Duke University is creatively reimagining an enriched higher education student experience by building a bridge between the pursuit of knowledge in the classroom and the life students lead outside it, Duke University President Vincent E. Price said Thursday.
For many students at Duke and elsewhere, the preparation for college has been carefully cultivated. However, once matriculated, students must learn how to navigate the complexities of balancing academics and their future goals. To address the needs of the whole student, an $11 million award from The Duke Endowment, a private foundation based in Charlotte, N.C., will launch The Purpose Project at Duke, a campus-wide initiative focused on making matters of character, questions of purpose, and explorations of one’s life work signature features of the Duke student experience.
“This grant from The Duke Endowment comes at a time when students’ resilience and sense of purpose has never been more critical to their overall well-being,” said Price. “We are grateful for the support and partnership as we work to create innovative ways of fostering growth of the whole person and preparing our students for leadership in today’s complex, challenging and diverse environments.”
The Purpose Project is a collaboration led by Duke Divinity School, the Kenan Institute for Ethics and the Office of Undergraduate Education. All Duke undergraduates, graduate and professional students will explore purpose as a defining feature of their Duke educational experience and participate in a broad multidimensional series of robust and complementary courses and programs.
The persistence of COVID-19 has led to fall semester limitations of on-campus residential population for undergraduates and in-person programs for graduate and professional schools. To deliver on the robust programming The Purpose Project has set forth and its commitment to be as inclusive as possible among a student body that will be widely dispersed geographically, the undergraduate curricular elements will offer in-person, online and hybrid formats. Many of the graduate and professional co-curricular programs will be delivered virtually, including talks, seminar courses and small group discussions, which lend themselves well to remote delivery.
While other colleges and universities have led singular efforts on purpose, meaning, character and vocation, Duke is a pioneer in delivering a holistic and campus-wide approach. Funding from this award integrates The Purpose Project into the university culture as a signature part of the student experience for all students thereby setting Duke apart from any peer institution.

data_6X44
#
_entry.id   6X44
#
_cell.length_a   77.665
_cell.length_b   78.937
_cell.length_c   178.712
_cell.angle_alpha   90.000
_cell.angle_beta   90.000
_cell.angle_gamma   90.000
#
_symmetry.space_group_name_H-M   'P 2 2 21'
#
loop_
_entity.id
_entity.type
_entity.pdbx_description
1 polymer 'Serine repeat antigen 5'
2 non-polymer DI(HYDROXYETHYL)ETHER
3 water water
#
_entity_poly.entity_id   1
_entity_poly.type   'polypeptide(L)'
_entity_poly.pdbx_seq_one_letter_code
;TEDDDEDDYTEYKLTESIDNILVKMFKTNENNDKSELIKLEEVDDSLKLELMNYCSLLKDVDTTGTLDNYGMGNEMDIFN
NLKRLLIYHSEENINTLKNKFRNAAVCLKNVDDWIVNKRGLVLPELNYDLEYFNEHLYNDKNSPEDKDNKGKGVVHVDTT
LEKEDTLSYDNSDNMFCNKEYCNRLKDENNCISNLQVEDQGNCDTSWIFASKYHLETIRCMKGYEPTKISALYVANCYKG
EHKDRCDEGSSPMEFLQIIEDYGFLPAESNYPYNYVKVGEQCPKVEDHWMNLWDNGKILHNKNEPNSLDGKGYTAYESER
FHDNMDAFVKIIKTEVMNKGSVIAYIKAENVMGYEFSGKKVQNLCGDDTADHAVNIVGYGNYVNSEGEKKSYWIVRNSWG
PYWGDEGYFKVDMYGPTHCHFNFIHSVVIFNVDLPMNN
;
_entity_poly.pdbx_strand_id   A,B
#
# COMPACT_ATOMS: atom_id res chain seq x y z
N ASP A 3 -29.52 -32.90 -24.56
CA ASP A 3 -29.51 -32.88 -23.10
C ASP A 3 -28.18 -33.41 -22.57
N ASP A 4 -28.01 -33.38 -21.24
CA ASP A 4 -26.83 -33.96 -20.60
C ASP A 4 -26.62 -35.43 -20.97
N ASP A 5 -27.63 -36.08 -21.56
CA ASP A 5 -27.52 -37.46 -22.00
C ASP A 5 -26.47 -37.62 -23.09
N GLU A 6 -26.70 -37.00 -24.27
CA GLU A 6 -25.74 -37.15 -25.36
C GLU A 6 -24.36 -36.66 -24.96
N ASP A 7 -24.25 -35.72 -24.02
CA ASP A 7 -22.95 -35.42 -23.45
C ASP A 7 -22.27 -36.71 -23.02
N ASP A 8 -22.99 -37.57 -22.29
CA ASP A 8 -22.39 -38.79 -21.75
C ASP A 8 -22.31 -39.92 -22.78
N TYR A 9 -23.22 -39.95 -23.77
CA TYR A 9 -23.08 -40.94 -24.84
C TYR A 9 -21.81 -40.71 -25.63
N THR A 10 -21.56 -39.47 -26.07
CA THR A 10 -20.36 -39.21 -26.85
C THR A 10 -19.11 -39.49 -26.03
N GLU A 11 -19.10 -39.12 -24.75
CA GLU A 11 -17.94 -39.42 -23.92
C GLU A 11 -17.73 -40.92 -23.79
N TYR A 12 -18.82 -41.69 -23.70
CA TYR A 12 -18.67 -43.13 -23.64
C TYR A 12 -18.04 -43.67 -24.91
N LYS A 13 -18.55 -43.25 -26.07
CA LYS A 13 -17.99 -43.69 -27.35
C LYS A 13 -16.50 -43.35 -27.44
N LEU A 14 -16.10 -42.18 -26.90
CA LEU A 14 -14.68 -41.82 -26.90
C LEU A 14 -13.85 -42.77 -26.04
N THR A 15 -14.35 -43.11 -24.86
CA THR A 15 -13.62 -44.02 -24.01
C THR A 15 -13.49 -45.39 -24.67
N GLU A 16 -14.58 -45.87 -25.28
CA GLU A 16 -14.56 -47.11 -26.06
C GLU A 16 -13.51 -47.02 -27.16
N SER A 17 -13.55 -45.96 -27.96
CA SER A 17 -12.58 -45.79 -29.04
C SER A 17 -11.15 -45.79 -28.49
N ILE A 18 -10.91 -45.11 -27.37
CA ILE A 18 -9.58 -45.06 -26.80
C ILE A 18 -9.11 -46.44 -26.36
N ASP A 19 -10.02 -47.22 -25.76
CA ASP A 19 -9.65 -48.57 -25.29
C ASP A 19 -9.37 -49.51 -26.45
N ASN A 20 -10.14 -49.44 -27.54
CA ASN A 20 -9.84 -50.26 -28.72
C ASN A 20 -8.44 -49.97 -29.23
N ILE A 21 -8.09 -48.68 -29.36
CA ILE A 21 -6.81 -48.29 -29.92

Students will explore how to flourish as human beings, to enhance their resilience, to cultivate repose of mind, and discover how their education can address what’s now and passionately embrace what’s next. This revolutionary approach seeks to transform institutional culture by instilling confidence in students to identify goals at Duke and beyond as logical outcomes of their core values and to learn how to navigate a world with diverse views and beliefs. It champions a lifelong journey of curiosity through their sense of purpose in the world beyond themselves.
“Our founder believed that higher education had the ability to increase wisdom, ‘uplift’ and ‘promote human happiness,’” said Minor Shaw, board chair of The Duke Endowment. “This grant is a significant next step in our focus on student resilience and well-being, and it supports Duke’s leadership role in this important emerging issue.”
Over time, the program will be evaluated to provide significant takeaways for Duke and peer institutions seeking to understand the impact of programs on purpose and vocation in higher education.
The multi-year collaboration is led by executive committee members: Vice Provost for Undergraduate Education Gary G. Bennett, the Bishop-MacDermott Family Professor of Psychology & Neuroscience, Global Health and Medicine; Divinity Dean L. Gregory Jones, the Ruth W. and A. Morris Williams Jr. Distinguished Professor of Theology and Christian Ministry; and Nannerl O. Keohane Director of the Kenan Institute for Ethics Suzanne Shanahan.
Based in Charlotte and established in 1924 by industrialist and philanthropist James B. Duke, The Duke Endowment is a private foundation that strengthens communities in North Carolina and South Carolina by nurturing children, promoting health, educating minds and enriching spirits. Since its founding, it has distributed more than $4 billion in grants. The Endowment shares a name with Duke University and Duke Energy, but each is a separate organization. For more information, go to https://dukeendowment.org.